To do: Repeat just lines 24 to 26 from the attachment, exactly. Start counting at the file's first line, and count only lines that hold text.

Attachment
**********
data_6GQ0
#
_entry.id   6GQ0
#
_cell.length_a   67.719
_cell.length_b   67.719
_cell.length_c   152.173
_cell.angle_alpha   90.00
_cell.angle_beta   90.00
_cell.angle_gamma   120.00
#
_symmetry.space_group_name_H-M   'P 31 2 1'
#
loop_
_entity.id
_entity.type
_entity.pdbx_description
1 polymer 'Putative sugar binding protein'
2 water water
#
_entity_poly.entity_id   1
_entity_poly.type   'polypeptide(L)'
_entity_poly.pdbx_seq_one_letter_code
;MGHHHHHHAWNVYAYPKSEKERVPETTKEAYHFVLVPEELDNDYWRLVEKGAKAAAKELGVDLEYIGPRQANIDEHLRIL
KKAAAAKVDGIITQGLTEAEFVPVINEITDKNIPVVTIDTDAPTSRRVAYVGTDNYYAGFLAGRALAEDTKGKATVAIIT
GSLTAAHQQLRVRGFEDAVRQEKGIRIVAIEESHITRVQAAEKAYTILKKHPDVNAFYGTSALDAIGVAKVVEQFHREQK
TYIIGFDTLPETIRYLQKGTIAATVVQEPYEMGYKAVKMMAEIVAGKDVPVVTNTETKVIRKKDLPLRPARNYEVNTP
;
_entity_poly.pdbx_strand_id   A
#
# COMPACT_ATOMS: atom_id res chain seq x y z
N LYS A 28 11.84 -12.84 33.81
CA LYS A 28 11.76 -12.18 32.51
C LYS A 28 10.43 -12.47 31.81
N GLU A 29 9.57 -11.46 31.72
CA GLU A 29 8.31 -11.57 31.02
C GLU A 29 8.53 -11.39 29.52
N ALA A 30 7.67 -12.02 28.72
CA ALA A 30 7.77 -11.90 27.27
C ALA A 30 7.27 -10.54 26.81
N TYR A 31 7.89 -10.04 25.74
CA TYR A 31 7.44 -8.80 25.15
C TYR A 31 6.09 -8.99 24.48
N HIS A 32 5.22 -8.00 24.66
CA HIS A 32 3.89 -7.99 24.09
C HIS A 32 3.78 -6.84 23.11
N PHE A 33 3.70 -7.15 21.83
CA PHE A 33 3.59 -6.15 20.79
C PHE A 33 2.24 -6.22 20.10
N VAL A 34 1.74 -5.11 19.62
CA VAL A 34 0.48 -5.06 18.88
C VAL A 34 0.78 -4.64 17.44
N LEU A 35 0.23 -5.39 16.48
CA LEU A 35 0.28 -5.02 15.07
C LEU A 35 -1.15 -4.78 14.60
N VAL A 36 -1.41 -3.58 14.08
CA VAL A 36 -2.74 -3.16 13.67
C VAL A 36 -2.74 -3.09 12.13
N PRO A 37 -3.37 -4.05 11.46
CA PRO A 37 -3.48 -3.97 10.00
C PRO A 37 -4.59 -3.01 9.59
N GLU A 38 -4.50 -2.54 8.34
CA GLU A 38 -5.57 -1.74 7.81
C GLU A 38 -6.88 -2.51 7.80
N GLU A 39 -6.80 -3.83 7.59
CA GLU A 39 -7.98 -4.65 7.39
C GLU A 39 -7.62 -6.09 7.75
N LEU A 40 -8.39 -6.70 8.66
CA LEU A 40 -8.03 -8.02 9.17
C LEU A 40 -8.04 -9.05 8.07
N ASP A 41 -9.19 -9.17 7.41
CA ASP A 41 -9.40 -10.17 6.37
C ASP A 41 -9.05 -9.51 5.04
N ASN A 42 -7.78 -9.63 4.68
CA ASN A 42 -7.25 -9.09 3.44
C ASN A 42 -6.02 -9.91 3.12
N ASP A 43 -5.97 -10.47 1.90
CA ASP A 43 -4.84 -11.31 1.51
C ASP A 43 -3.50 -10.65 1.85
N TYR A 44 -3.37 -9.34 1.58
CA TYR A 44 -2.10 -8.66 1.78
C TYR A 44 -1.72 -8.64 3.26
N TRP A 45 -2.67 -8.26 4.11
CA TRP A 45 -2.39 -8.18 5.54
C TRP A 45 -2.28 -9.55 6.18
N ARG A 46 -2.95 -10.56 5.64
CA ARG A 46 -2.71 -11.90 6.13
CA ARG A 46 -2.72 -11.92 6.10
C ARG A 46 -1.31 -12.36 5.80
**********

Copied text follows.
;MGHHHHHHAWNVYAYPKSEKERVPETTKEAYHFVLVPEELDNDYWRLVEKGAKAAAKELGVDLEYIGPRQANIDEHLRIL
KKAAAAKVDGIITQGLTEAEFVPVINEITDKNIPVVTIDTDAPTSRRVAYVGTDNYYAGFLAGRALAEDTKGKATVAIIT
GSLTAAHQQLRVRGFEDAVRQEKGIRIVAIEESHITRVQAAEKAYTILKKHPDVNAFYGTSALDAIGVAKVVEQFHREQK